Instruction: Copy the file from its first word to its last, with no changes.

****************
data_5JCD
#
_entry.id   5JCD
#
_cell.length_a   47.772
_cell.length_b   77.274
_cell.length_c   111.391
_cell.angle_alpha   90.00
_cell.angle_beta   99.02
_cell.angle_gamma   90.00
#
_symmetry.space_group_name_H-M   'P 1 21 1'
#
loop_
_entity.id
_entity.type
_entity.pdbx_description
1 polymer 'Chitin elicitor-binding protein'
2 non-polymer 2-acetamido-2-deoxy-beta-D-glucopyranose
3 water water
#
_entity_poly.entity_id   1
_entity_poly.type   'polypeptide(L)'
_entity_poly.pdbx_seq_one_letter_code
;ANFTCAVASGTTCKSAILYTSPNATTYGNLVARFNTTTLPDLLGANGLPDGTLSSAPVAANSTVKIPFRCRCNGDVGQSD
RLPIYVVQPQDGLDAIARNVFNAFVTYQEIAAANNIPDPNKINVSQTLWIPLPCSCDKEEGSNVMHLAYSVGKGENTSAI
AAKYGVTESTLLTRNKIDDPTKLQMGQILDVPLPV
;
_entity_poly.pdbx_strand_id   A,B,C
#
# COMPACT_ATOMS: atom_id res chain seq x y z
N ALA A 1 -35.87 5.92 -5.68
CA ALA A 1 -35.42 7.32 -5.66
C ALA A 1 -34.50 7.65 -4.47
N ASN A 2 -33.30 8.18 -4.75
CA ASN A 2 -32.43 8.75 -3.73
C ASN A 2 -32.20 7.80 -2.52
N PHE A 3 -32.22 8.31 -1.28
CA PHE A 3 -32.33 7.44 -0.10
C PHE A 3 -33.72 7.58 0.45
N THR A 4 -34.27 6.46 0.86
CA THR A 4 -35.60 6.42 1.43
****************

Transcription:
data_5JCD
#
_entry.id   5JCD
#
_cell.length_a   47.772
_cell.length_b   77.274
_cell.length_c   111.391
_cell.angle_alpha   90.00
_cell.angle_beta   99.02
_cell.angle_gamma   90.00
#
_symmetry.space_group_name_H-M   'P 1 21 1'
#
loop_
_entity.id
_entity.type
_entity.pdbx_description
1 polymer 'Chitin elicitor-binding protein'
2 non-polymer 2-acetamido-2-deoxy-beta-D-glucopyranose
3 water water
#
_entity_poly.entity_id   1
_entity_poly.type   'polypeptide(L)'
_entity_poly.pdbx_seq_one_letter_code
;ANFTCAVASGTTCKSAILYTSPNATTYGNLVARFNTTTLPDLLGANGLPDGTLSSAPVAANSTVKIPFRCRCNGDVGQSD
RLPIYVVQPQDGLDAIARNVFNAFVTYQEIAAANNIPDPNKINVSQTLWIPLPCSCDKEEGSNVMHLAYSVGKGENTSAI
AAKYGVTESTLLTRNKIDDPTKLQMGQILDVPLPV
;
_entity_poly.pdbx_strand_id   A,B,C
#
# COMPACT_ATOMS: atom_id res chain seq x y z
N ALA A 1 -35.87 5.92 -5.68
CA ALA A 1 -35.42 7.32 -5.66
C ALA A 1 -34.50 7.65 -4.47
N ASN A 2 -33.30 8.18 -4.75
CA ASN A 2 -32.43 8.75 -3.73
C ASN A 2 -32.20 7.80 -2.52
N PHE A 3 -32.22 8.31 -1.28
CA PHE A 3 -32.33 7.44 -0.10
C PHE A 3 -33.72 7.58 0.45
N THR A 4 -34.27 6.46 0.86
CA THR A 4 -35.60 6.42 1.43